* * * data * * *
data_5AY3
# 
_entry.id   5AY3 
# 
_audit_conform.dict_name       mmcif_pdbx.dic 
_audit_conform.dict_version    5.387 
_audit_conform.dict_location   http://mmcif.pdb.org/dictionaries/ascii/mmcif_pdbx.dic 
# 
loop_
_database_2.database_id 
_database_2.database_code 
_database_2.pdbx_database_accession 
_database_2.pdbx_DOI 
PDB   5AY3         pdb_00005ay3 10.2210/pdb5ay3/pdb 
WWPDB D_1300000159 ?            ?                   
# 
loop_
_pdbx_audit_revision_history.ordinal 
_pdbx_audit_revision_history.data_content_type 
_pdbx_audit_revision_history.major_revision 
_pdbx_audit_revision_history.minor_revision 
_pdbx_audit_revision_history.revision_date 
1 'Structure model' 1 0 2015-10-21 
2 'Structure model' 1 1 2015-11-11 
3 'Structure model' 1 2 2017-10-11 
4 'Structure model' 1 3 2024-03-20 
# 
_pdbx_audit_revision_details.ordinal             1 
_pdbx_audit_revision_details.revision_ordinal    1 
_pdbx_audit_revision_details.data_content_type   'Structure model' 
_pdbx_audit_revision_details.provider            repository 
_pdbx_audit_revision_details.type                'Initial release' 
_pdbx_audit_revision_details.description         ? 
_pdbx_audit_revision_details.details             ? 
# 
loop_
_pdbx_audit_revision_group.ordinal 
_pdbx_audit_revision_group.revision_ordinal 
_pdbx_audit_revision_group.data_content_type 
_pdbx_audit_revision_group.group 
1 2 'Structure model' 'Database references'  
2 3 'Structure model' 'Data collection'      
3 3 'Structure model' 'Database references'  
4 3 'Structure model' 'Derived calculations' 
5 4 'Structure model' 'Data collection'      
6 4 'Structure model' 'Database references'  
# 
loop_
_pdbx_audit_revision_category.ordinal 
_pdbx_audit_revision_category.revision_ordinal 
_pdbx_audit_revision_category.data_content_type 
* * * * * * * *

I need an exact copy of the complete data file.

data_5AY3
# 
_entry.id   5AY3 
# 
_audit_conform.dict_name       mmcif_pdbx.dic 
_audit_conform.dict_version    5.387 
_audit_conform.dict_location   http://mmcif.pdb.org/dictionaries/ascii/mmcif_pdbx.dic 
# 
loop_
_database_2.database_id 
_database_2.database_code 
_database_2.pdbx_database_accession 
_database_2.pdbx_DOI 
PDB   5AY3         pdb_00005ay3 10.2210/pdb5ay3/pdb 
WWPDB D_1300000159 ?            ?                   
# 
loop_
_pdbx_audit_revision_history.ordinal 
_pdbx_audit_revision_history.data_content_type 
_pdbx_audit_revision_history.major_revision 
_pdbx_audit_revision_history.minor_revision 
_pdbx_audit_revision_history.revision_date 
1 'Structure model' 1 0 2015-10-21 
2 'Structure model' 1 1 2015-11-11 
3 'Structure model' 1 2 2017-10-11 
4 'Structure model' 1 3 2024-03-20 
# 
_pdbx_audit_revision_details.ordinal             1 
_pdbx_audit_revision_details.revision_ordinal    1 
_pdbx_audit_revision_details.data_content_type   'Structure model' 
_pdbx_audit_revision_details.provider            repository 
_pdbx_audit_revision_details.type                'Initial release' 
_pdbx_audit_revision_details.description         ? 
_pdbx_audit_revision_details.details             ? 
# 
loop_
_pdbx_audit_revision_group.ordinal 
_pdbx_audit_revision_group.revision_ordinal 
_pdbx_audit_revision_group.data_content_type 
_pdbx_audit_revision_group.group 
1 2 'Structure model' 'Database references'  
2 3 'Structure model' 'Data collection'      
3 3 'Structure model' 'Database references'  
4 3 'Structure model' 'Derived calculations' 
5 4 'Structure model' 'Data collection'      
6 4 'Structure model' 'Database references'  
# 
loop_
_pdbx_audit_revision_category.ordinal 
_pdbx_audit_revision_category.revision_ordinal 
_pdbx_audit_revision_category.data_content_type 